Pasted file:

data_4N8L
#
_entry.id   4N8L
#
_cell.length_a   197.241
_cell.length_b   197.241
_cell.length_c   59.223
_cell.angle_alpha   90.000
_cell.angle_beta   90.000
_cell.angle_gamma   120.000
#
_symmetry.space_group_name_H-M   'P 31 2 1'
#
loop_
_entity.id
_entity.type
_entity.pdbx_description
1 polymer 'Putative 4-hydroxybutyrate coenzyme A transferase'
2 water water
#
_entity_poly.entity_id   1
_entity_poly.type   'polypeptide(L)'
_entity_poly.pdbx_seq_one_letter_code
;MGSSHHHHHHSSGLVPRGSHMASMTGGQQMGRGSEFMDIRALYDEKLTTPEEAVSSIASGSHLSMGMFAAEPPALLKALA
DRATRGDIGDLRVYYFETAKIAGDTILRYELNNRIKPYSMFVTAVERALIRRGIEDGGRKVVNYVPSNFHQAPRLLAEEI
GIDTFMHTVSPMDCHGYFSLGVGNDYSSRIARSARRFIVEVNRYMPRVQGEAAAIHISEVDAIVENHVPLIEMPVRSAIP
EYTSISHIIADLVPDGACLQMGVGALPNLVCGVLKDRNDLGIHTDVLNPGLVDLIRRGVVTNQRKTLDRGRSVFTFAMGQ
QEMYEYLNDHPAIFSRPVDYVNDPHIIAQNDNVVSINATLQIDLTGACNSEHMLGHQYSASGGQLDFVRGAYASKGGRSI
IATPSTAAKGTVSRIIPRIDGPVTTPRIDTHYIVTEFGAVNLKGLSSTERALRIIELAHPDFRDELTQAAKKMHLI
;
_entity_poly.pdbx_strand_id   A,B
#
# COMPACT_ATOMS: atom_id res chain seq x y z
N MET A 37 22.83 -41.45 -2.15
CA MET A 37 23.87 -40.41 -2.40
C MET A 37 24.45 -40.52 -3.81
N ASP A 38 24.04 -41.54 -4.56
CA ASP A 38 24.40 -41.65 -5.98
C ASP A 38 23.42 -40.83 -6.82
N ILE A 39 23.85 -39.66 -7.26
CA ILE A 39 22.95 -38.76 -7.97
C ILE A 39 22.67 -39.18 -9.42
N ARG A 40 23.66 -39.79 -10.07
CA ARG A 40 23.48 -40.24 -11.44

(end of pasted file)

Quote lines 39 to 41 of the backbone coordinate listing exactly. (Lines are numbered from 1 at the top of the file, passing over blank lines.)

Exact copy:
C ASP A 38 23.42 -40.83 -6.82
N ILE A 39 23.85 -39.66 -7.26
CA ILE A 39 22.95 -38.76 -7.97